Other than that, the deals are attractively presented and there are plenty of them.
LivingSocial has had sort of a hard life, with lots of layoffs and dire reports about its survival. But after years of cheap massages, cut-rate sky-diving and too many dinners to count, it's still here and is generally regarded as the No. 2 daily dealer, second only to the mighty Groupon.
Certainly in the D.C. area, where LivingSocial (and your reviewer) are based, there's a huge menu of adventures, meals and deals offered up every day.
Looking for a top-to-bottom house-cleaning? LivingSocial has a $200 job available for $99. Unlimited brunch buffet in Georgetown, normally $70? $35 on LivingSocial. You can even get your car washed -- three times no less -- a $69 value for $39.
We have heard from a few consumers about problems with their LivingSocial experience -- items not received, disputed charges, etc., but considering the volume of business that flows through the site the number of complaints is vanishingly small.
In addition to the daily deal coupons, LivingSocial has started selling all kinds of products online, much like Woot. There's everything from a three-day juice cleanse -- $89, normally $185 -- to a stove-top grill, $21.99, marked down from $49. (Hint: Try the grill before the cleanse). There's a big selection and the prices are attractive.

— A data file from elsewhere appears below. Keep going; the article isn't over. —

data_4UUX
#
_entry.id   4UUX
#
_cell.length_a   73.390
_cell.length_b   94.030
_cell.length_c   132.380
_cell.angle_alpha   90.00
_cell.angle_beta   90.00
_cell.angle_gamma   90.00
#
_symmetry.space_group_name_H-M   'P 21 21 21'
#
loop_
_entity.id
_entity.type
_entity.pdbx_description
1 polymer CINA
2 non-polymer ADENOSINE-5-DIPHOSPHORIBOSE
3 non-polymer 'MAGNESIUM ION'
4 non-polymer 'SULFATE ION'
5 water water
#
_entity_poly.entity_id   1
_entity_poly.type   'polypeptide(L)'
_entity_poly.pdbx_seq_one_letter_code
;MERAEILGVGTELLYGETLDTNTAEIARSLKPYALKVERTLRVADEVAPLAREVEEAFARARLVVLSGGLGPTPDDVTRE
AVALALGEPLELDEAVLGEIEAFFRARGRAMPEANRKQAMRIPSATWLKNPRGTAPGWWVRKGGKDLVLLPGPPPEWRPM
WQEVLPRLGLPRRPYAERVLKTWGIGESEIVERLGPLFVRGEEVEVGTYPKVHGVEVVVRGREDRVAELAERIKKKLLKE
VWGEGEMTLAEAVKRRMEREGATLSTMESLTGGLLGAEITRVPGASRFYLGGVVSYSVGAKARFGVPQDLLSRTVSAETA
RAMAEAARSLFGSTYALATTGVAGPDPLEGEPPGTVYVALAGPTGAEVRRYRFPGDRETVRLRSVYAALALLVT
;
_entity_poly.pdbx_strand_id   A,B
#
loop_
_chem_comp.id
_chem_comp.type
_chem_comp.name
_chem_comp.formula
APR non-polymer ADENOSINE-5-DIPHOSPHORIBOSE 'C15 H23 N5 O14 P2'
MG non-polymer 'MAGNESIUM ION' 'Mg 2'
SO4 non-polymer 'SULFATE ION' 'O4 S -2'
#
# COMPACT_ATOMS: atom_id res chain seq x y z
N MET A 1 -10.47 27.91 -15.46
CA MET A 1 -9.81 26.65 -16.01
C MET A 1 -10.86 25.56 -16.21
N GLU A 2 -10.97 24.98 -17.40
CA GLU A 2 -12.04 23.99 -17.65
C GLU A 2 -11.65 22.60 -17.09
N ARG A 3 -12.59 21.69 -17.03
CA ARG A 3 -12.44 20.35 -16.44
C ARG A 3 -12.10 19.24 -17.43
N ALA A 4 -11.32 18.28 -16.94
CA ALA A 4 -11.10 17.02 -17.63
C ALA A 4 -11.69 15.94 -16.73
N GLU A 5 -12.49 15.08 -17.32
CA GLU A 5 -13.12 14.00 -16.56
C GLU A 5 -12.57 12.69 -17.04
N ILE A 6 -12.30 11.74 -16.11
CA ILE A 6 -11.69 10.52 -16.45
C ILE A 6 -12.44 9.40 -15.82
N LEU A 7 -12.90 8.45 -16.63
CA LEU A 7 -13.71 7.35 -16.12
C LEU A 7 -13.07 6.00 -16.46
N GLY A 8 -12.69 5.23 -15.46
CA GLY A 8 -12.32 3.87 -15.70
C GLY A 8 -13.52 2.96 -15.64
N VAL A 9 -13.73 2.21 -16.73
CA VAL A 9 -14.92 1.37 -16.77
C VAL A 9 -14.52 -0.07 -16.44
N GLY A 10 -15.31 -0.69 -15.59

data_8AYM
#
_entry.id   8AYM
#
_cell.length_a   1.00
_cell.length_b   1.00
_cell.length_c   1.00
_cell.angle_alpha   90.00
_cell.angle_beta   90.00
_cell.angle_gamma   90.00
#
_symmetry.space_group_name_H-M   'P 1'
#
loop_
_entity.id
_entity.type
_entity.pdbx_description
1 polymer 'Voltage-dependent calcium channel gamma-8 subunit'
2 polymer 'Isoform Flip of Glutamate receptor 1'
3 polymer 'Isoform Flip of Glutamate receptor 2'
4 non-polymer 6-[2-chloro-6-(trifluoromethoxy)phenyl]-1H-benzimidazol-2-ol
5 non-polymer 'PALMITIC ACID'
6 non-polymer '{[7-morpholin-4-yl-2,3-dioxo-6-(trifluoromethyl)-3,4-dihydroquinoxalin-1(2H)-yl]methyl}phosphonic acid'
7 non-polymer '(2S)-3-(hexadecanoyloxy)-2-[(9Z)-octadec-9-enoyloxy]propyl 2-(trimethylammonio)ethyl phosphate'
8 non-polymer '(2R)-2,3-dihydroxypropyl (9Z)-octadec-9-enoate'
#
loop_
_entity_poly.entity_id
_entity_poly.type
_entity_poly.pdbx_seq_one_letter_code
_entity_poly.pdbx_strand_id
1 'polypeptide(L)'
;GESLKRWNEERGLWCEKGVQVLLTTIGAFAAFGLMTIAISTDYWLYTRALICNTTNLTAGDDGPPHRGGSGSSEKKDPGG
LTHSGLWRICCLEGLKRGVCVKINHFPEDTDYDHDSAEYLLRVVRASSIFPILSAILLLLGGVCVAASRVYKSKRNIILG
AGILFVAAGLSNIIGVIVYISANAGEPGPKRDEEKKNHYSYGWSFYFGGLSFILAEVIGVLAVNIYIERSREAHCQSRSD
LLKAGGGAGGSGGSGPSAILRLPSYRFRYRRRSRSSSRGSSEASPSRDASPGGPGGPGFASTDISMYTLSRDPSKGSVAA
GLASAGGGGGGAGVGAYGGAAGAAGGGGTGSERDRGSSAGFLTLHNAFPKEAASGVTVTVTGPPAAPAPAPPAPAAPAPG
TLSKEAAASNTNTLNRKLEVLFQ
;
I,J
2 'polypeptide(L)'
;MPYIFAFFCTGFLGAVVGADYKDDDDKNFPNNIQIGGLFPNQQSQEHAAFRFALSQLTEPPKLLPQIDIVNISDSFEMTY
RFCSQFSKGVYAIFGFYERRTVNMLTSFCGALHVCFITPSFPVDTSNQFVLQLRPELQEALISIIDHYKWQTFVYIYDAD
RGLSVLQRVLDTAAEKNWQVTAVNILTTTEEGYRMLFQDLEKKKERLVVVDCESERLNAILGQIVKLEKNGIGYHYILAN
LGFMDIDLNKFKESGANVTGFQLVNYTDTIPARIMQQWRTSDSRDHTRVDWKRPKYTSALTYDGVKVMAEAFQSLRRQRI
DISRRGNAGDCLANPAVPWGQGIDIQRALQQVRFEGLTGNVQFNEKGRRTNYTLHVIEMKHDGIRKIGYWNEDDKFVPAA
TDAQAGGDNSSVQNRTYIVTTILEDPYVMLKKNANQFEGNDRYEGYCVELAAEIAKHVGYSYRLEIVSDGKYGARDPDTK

A shocking admission ...
Although I am surrounded by people constantly waving Groupon and LivingSocial coupons at me, I must admit that I have never used any of these services myself so my observations are based strictly on what others tell me and on what the sites themselves say.
The reason is that I am an extremely lazy, even careless, consumer who values time over money. I buy virtually everything -- from books to pretzels -- from Amazon. The reason is that, like many people, I really hate shopping and want to spend as little time on it as possible. This helps me empathize with our many readers, since I routinely stumble into the same pitfalls they do.
I must admit, however, that after years of being dragged by spouses and friends to dinners, wine tastings, concerts and so forth that cost next to nothing and after examining all of the sites covered in this article, I'm starting to think it could actually be entertaining to keep an eye on the daily deal/flash sale world and snag a bargain every now and then. Might even save a few bucks.
If you're also a daily deal novice, I'd advise making a modest start. Sign up at a few sites, nose around until you feel familiar with the system and then order a few modestly-priced items that are not completely essential to keeping you fed and housed. If things work out well for you -- or if they turn out badly -- let us know. Our review button is always there for you.
If it sounds too good to be true, it probably is. You get what you pay for. There's no free lunch. We've all heard these aphorisms many times and they're t...